02/25/2013 06:57 am ET Updated Dec 06, 2017

What Business Leaders Can Learn from 'Generation Mobile'

Learn to say, "Go for it!"

That's the lesson my team at work is learning from a bunch of high school students.

About four years ago, we started hiring high school interns. The idea was to introduce basic software development skills and help create interest in the field. What we didn't anticipate was how much we'd learn in the process. In many ways, the teachers became the students, and the experience continues to transform the way we view risk, reward -- and the user experience.

Because these students are Generation Mobile; they are fearless about embracing technology in ways people of my generation -- or actually just about any generation that isn't theirs -- don't.

Since being connected constantly is how they live, mobile computing is their "native language." It's as though, having grown up with cell phones and social media, they're hardwired to instantly share where they are, where they're going, what products they like and which ones they think are lame. They have no problem providing data about themselves, especially when there's something to gain. Yet, loyalty is hard-won with this fickle group who will quickly turn on a brand that turns them off or oversteps boundaries.

That fearless Millennial attitude must be embraced to succeed in the mobile enterprise industry today. Instead of getting bogged down in analysis about a new app or digital service we're thinking of building, we have to step out of our comfort zone the way the mobile generation does. There isn't much downside in doing so -- and plenty to lose if you don't.

Here's why. This generation, which is quickly going to become our employees and customers, if they aren't already, embraces technological Darwinism. They know that not every app or new feature will survive. But they're curious; they want to experiment and try things out.

And the good news is that mobile computing is custom made for this era of experimentation. Rather than spending months or years building out a complex business application, companies can create a new app in a matter of days or even hours. They can pilot among a small group, and quickly make iterative changes to reflect user input.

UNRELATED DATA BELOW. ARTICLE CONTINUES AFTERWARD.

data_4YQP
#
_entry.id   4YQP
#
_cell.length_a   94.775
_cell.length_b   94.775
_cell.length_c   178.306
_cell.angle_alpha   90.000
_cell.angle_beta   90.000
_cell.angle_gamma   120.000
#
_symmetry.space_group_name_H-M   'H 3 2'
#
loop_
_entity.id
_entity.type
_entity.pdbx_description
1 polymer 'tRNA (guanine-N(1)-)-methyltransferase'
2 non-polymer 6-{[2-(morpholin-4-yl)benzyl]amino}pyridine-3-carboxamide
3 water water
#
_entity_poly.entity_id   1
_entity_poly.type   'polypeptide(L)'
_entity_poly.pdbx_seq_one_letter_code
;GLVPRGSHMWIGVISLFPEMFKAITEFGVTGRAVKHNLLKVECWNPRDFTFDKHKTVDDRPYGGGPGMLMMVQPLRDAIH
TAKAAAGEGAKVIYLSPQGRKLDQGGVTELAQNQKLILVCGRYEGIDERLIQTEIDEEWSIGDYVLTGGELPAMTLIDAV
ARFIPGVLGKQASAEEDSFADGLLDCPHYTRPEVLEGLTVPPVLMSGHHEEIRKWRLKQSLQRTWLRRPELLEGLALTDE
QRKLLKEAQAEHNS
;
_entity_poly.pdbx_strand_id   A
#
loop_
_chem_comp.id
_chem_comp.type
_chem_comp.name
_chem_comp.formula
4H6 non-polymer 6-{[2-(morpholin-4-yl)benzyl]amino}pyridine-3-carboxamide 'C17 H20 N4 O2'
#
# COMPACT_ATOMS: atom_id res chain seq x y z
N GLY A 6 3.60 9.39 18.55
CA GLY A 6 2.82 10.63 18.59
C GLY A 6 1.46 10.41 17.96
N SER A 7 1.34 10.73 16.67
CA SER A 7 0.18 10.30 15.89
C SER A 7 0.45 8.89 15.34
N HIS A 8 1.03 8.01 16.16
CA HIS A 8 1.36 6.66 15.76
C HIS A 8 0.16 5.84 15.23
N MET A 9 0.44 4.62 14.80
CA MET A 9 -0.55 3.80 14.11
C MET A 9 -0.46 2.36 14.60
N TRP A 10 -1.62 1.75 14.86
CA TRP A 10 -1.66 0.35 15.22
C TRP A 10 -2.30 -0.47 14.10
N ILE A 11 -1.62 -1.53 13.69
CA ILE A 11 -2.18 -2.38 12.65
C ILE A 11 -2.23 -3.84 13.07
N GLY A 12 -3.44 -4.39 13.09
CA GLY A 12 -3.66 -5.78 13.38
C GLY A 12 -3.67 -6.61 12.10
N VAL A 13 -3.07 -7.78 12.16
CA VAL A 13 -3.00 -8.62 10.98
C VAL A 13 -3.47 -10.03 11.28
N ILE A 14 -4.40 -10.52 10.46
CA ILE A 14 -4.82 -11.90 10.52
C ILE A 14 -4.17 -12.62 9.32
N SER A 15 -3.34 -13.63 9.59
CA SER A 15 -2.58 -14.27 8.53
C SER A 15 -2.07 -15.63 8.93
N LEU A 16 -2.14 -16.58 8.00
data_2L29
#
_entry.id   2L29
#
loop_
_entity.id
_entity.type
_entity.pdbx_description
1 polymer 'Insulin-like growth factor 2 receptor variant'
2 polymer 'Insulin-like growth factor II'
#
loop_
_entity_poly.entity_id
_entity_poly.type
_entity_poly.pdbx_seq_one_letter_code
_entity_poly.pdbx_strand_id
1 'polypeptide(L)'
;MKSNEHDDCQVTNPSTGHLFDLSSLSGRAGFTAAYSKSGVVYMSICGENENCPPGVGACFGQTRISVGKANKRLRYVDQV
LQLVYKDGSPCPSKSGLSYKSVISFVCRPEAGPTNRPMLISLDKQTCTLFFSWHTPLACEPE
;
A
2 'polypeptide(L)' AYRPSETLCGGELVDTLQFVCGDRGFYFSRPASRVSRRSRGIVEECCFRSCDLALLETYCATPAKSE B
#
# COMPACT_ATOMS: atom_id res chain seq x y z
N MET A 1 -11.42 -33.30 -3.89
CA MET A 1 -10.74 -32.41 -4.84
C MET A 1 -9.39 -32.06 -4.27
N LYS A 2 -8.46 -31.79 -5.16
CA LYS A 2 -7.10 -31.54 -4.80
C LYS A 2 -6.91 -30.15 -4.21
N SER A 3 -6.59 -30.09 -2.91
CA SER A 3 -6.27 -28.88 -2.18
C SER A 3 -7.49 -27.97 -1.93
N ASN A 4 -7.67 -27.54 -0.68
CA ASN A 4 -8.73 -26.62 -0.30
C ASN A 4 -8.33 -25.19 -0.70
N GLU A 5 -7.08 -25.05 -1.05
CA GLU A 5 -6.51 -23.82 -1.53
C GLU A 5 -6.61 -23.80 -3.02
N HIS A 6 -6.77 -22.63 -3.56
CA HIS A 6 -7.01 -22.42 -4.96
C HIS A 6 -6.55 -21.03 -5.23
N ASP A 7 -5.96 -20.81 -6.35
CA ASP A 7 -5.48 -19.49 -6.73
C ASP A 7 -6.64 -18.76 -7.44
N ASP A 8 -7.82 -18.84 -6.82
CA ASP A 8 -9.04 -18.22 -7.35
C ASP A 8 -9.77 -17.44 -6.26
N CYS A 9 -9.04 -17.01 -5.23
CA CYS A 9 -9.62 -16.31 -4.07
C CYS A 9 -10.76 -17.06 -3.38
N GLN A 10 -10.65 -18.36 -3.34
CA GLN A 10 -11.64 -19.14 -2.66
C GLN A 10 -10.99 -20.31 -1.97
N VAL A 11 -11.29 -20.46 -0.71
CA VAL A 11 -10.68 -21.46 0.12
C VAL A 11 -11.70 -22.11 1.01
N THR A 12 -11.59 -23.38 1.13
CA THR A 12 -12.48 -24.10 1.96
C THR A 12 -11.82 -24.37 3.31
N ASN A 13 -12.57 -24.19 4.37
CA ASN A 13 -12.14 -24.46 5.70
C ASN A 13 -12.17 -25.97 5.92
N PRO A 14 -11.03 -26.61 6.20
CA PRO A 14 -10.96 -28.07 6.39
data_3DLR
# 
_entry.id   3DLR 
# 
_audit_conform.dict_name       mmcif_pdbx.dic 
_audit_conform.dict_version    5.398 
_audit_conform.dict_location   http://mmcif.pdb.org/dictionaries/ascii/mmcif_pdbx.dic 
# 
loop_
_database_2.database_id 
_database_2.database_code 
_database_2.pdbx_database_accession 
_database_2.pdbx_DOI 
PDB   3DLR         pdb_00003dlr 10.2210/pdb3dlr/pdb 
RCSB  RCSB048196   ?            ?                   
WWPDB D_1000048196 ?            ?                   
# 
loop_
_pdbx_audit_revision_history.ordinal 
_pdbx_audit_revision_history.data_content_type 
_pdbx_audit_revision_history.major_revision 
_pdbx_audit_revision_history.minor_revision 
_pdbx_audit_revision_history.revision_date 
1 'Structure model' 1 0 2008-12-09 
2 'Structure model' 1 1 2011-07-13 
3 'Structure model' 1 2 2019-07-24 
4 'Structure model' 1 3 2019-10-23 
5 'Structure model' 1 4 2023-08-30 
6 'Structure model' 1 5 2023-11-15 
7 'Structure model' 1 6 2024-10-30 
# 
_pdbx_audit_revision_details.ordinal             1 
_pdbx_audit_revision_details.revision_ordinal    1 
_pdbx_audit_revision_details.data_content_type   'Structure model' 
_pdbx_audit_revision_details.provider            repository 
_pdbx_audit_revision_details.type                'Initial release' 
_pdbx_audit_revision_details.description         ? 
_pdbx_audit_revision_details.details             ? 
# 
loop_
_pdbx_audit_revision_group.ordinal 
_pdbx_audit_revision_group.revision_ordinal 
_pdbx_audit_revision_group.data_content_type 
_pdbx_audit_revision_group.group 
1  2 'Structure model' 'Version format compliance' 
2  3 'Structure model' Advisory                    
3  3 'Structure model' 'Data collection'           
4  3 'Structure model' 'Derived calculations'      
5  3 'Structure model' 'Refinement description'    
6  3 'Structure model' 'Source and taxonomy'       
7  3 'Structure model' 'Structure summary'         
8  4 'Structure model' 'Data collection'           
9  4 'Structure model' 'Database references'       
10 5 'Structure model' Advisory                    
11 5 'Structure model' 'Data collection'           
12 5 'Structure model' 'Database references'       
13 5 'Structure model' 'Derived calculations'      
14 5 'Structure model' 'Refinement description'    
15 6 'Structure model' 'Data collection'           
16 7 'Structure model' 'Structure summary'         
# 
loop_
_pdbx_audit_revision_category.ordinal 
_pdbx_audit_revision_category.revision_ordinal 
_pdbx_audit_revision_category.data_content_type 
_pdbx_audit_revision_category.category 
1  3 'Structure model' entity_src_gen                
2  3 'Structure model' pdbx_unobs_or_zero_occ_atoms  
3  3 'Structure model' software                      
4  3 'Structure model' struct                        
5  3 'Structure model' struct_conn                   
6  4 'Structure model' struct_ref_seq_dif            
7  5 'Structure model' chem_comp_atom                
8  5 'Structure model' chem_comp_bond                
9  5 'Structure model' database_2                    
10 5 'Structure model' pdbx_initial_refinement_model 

Of course, the user experience isn't just look and feel. New expectations for service and personalized communications mean that a slick-looking app won't survive on its own. Increasingly, we must incorporate science and analytics into this brave new world. This means being able to quickly analyze usage trends and behavioral patterns to appropriately respond to customers' needs and deliver services that just weren't possible before.

For instance, let's say you're sitting in a coffee shop and just checked in or paid with an app on your phone. Looking at your past history and the stores near you, your credit card company could see that you like to shop at a certain retail store. It recognizes you are two blocks away from the nearest location and the app pushes a personalized discount code for your favorite jeans. That's the power of combining analytics with geo-location and mobile technologies, and IBM is doing that today with companies such as Visa.

These topics will be discussed this week at the Mobile World Congress in Barcelona because we're all feeling our way in this instantaneous, hyper-connected world, trying to figure out the new norms and taboos. To remain relevant, companies stand to learn some valuable lessons from the Mobile generation, which embraces a powerful combination of fearlessness and deliberation.

Today, the concepts they so easily embrace -- social networking, sharing data and location details -- will be the ones that will transform everything from banking to insurance, health care to traffic control, into social businesses for generations to come.

In fact, moving beyond mobile devices, at IBM, we are looking at glucose readers that can share readouts automatically with your doctor and nutritionists. Or cars that can create social networks among similar car owners in order to share advice or alert each other about common problems.

Those are the kinds of services that make perfect sense to today's young digital natives.

For more information about IBM and mobile computing, visit